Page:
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Correct shutter lever load on a Yashica 12 vs. Yashica D...

  1. beegee675
    Just wondering if my Yashica 12 is acting correctly... does the shutter get automatically get loaded when the advance is cranked for each exposure? I don't have a manual, and used the D for years...

  2. DWThomas
    It appears to work like some later models where you wind forward to advance the film, then wind back to cock the shutter. You can find a manual in PDF format at the Butkus site. He encourages a donation of $3 which is a steal to have the stuff available that he has out there.
  3. beegee675
    Thanks DW, did that and donated. It looks like you're right... don't know how I got all those rolls out of it, but it may have to do with the return of the inward-facing handle knob to it's recessed port in the body. One has to turn it counter-clockwise to do that after advancing the film. All those years with a manual-twist focus (on the right!) had me re-learn a few things... I don't use the meter much and just a hand held gossen, even though I had the 12 CLA'd recently. MIght you know what battery is best these days? I'm using one silver 1.55v SR44W with an 8-guage copper ring wrap to take up space in the socket...

  4. DWThomas
    I'm probably not a good guy to ask about batteries. My actual Yashica TLR is a Mat 124G and the meter seems rather intermittent, essentially not working. I suspect it has something to do with the contacts that turn it on or off when the viewfinder lid is raised or lowered, but I haven't had time to dig into it. I own a Gossen Digisix and a Sekonic L508, so I just meter separately (or use Sunny-16). I own (bought for another device) one of those Cris Camera adapters that holds a smaller silver oxide cell and puts a Schottky diode in series to replace the old PX625 mercury cell, but I've not done anything with it to judge its effectiveness. My originally intended use didn't work out because a circuit board mounting thingy couldn't keep the adapter in position.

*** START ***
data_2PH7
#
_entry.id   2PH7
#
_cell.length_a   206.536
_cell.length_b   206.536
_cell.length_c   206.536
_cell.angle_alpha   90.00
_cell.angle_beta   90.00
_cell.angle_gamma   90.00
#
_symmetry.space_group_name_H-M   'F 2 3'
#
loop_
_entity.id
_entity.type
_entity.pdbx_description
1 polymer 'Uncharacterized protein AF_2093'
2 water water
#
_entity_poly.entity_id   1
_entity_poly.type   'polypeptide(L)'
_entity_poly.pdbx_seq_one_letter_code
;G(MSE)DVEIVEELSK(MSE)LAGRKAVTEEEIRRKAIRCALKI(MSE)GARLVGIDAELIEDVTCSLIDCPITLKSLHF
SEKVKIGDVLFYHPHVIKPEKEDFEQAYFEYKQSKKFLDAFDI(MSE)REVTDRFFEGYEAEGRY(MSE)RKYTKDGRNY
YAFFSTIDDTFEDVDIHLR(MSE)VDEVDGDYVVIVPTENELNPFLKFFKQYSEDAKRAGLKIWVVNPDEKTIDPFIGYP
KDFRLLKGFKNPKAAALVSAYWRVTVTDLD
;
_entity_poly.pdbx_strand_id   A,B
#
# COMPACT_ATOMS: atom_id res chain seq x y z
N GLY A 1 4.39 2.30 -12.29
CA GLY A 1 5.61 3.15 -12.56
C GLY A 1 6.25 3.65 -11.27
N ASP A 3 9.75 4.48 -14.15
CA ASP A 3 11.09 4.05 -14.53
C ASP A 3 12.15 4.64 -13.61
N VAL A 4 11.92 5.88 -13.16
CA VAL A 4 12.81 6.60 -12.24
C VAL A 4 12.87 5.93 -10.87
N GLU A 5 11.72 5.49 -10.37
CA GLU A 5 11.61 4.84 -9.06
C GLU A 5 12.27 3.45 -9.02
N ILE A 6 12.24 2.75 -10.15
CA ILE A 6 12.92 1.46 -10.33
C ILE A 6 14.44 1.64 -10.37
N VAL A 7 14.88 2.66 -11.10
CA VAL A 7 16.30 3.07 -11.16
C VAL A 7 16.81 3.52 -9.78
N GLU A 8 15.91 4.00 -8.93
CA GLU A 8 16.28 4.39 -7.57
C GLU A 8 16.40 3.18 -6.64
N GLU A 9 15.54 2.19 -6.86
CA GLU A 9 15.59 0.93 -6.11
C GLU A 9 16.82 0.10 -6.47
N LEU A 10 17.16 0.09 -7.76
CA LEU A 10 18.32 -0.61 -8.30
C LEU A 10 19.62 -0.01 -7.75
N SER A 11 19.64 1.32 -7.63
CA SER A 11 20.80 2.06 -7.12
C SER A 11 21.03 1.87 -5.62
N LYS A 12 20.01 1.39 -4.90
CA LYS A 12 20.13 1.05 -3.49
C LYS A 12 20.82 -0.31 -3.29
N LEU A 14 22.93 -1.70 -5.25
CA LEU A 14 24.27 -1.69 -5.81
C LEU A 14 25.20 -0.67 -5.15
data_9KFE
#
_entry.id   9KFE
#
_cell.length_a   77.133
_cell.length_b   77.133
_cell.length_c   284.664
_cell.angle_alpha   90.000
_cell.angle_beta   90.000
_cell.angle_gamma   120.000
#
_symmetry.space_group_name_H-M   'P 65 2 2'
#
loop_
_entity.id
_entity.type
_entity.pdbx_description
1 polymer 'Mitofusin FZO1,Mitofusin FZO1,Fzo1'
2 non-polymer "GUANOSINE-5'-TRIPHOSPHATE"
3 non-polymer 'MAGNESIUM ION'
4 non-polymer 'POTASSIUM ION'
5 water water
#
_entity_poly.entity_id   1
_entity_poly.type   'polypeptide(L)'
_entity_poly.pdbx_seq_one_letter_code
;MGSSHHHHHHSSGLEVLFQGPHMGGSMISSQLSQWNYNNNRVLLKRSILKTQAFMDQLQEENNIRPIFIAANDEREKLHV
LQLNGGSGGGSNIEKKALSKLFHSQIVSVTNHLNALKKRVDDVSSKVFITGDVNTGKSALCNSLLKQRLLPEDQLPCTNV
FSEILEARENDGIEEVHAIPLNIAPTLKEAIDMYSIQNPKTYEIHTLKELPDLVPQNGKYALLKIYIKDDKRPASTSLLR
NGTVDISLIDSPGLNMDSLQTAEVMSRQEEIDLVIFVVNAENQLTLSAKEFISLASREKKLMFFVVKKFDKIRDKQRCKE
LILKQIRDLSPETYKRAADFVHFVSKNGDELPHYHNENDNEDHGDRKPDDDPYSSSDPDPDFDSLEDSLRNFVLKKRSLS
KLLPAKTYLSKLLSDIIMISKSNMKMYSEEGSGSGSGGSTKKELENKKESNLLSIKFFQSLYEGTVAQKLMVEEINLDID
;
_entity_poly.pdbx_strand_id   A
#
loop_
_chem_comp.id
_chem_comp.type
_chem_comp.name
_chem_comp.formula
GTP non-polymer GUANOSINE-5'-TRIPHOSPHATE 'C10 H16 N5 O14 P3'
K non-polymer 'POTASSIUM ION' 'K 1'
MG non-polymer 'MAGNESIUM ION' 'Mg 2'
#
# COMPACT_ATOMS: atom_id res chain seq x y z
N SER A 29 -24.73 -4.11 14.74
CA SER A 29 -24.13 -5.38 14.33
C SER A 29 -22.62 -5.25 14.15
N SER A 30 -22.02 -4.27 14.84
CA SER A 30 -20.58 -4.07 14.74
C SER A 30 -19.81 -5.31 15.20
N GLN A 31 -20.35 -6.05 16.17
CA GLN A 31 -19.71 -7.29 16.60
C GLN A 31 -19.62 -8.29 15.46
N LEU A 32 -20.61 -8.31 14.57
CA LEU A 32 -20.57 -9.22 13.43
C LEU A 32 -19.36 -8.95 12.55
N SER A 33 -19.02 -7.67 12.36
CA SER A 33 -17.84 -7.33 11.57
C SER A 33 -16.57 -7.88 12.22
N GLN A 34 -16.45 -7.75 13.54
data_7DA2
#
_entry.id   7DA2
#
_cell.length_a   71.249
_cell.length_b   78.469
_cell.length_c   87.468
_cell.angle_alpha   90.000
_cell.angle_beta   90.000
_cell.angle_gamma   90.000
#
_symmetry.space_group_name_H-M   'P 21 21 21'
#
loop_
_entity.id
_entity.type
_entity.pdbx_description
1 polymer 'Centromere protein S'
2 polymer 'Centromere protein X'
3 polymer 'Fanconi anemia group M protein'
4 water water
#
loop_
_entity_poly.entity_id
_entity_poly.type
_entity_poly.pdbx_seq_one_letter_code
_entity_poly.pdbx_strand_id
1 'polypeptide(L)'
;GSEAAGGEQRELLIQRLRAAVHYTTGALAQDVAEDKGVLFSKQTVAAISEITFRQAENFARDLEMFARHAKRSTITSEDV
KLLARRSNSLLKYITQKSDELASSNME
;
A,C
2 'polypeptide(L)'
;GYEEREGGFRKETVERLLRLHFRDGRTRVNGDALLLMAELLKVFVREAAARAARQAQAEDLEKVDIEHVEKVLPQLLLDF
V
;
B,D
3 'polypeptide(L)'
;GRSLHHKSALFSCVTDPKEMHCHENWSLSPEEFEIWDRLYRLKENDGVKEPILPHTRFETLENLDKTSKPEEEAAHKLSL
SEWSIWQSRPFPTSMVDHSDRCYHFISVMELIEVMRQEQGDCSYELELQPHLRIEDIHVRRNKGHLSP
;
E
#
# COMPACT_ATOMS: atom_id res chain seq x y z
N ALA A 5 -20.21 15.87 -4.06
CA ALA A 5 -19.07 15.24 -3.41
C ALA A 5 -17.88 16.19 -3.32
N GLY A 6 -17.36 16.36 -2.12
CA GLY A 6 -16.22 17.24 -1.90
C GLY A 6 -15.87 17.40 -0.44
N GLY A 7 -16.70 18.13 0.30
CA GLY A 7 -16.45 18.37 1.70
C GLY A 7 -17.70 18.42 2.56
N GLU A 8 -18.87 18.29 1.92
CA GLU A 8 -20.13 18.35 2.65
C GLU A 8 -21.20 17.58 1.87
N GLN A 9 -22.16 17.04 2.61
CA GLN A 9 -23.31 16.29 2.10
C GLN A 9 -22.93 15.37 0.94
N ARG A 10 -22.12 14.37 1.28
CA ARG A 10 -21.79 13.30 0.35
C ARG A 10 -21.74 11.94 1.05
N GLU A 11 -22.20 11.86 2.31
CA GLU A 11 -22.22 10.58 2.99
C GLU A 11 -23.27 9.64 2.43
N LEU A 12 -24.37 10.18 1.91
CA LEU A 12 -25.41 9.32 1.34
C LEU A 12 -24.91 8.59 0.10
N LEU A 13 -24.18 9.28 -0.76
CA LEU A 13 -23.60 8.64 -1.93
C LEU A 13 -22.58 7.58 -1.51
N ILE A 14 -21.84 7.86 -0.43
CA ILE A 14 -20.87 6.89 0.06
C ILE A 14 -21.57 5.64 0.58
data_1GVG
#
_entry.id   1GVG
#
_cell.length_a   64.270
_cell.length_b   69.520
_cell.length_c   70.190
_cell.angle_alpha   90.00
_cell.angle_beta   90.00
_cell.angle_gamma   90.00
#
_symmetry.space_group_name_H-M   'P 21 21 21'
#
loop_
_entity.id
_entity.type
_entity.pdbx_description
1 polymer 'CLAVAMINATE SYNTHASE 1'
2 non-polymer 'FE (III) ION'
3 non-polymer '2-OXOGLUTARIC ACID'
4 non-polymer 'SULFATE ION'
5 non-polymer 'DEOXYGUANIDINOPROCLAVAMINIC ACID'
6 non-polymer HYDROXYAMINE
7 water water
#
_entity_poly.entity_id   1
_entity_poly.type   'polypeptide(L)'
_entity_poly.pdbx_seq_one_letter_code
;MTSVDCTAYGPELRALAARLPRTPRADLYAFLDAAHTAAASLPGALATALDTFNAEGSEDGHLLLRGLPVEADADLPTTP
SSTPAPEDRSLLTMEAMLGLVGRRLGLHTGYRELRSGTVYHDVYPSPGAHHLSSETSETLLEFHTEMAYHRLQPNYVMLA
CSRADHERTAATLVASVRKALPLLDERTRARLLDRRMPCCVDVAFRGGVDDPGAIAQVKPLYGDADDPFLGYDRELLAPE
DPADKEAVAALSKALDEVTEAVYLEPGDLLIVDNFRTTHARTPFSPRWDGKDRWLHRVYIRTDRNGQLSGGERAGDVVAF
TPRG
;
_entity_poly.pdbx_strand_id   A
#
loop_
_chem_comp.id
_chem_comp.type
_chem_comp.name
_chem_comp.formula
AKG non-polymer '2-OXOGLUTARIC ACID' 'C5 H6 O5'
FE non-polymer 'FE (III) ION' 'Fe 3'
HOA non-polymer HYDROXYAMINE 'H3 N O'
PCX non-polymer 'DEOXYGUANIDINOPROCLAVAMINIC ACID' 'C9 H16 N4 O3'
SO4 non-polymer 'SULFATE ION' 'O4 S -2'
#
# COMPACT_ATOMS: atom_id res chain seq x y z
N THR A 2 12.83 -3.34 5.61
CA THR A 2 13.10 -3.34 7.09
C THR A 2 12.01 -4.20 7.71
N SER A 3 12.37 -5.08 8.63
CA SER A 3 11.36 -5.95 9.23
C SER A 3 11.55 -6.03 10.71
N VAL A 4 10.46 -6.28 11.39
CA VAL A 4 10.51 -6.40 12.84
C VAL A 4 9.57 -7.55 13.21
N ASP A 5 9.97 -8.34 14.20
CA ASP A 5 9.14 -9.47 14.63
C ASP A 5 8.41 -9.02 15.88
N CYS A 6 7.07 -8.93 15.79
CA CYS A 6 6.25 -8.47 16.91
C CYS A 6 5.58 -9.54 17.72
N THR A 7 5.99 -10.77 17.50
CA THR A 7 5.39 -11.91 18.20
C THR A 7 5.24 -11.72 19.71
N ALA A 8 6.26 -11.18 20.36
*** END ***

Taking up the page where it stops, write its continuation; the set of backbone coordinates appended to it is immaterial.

There have been some occasional discussions about battery issues on the regular APUG forums, but I've not experimented (yet). Zinc-air hearing aid batteries with an O-ring or other spacer is one possible solution to get approximately the original 1.35 volts. Supposedly you can just uncover one of the several air holes and the battery will last longer(!) Mayhaps some day I'll have a bit of first hand experience to offer.

    If your CLA included adjusting the meter to work on 1.5 volts, I'm thinking there is a button cell of the same dimensions as the old mercury cell, but it may not be as readily available in silver oxide, alkaline being more common.

  5. beegee675
    I've used zinc air with the ring, but as I understand, their power curve is short. Since most of the 2-1/4 stuff is one the tripod, I've got some extra hands to use the handheld meter. But I compare readings with the camera's, just to see whereit's at.
  6. Aristotle80
    My wife's hearing aids take zinc-air batteries. When she changed models the size of the battery changed, but not the useful life. They quit almost without warning and she buys them in bulk. From that experience I'd try a different solution than zinc-air. For my part, I got a handheld Sekonic meter to use with my TLRs. I didn't buy it with the intention of using it in "incident" mode, but once I tried I liked the results a lot more